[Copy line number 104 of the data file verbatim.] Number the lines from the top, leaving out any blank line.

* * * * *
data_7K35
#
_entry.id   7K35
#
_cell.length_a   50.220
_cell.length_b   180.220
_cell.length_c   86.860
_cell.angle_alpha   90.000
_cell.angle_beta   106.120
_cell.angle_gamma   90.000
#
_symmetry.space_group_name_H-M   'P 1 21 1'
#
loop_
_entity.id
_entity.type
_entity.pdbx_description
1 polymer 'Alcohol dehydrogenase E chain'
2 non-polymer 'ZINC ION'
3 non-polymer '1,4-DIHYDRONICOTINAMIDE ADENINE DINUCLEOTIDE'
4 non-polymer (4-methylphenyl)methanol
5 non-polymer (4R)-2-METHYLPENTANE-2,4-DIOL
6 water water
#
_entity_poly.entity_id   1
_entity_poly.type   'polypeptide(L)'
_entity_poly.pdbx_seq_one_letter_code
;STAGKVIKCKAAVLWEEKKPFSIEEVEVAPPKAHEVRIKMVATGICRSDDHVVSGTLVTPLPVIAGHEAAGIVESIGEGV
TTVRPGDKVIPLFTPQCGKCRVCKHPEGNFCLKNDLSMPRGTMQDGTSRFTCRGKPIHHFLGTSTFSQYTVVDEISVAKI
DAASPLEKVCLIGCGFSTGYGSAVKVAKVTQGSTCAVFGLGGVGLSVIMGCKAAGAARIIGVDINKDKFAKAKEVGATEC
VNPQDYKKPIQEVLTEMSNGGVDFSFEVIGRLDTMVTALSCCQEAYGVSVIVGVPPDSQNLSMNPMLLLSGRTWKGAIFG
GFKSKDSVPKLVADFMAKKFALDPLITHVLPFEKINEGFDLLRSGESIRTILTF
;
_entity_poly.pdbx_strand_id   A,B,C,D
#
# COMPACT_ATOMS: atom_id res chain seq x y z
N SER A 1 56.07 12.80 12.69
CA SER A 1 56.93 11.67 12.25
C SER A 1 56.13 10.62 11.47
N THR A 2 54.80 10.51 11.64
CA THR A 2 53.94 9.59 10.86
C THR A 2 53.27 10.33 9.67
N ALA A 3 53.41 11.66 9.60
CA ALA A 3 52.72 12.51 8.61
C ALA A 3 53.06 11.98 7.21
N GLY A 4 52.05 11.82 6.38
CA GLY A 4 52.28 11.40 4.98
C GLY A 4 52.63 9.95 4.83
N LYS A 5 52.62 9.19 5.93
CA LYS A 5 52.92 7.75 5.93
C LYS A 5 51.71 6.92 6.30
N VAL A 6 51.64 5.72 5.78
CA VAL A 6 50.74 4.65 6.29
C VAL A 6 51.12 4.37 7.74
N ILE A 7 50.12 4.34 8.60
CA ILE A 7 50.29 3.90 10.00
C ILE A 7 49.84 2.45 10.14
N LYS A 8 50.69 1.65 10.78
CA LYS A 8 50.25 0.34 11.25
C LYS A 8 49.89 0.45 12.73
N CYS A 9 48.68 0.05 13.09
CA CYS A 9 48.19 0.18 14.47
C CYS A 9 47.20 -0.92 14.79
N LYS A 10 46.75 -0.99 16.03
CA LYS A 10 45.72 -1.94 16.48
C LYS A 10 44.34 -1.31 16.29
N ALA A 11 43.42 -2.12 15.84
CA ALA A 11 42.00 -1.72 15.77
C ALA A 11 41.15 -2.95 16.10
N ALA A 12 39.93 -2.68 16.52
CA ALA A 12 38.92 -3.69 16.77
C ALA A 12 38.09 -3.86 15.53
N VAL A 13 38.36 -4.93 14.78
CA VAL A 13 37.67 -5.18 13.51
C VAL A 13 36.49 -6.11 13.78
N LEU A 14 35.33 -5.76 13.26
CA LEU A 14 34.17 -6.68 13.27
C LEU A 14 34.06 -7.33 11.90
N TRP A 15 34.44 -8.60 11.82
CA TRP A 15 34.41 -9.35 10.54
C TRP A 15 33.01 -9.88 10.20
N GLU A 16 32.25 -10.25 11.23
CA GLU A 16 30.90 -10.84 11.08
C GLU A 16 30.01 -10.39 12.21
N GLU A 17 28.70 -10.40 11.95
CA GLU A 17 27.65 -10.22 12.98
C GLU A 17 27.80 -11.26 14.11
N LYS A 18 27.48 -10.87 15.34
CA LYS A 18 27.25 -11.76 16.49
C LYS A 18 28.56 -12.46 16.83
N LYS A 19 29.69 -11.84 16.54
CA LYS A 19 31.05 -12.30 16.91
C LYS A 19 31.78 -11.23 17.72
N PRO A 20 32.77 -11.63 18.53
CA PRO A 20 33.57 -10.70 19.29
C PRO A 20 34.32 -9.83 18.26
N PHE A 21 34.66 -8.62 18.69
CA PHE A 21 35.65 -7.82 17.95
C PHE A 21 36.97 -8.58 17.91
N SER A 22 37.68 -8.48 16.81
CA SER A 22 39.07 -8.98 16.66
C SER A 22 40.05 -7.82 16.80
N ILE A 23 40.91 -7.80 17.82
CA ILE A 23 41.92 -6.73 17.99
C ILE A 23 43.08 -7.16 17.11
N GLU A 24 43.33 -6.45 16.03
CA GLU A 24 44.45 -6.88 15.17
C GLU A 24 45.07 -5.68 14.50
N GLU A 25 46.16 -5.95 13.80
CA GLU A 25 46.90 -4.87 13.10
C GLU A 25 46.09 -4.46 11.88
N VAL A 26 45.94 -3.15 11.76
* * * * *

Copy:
CA ILE A 23 41.92 -6.73 17.99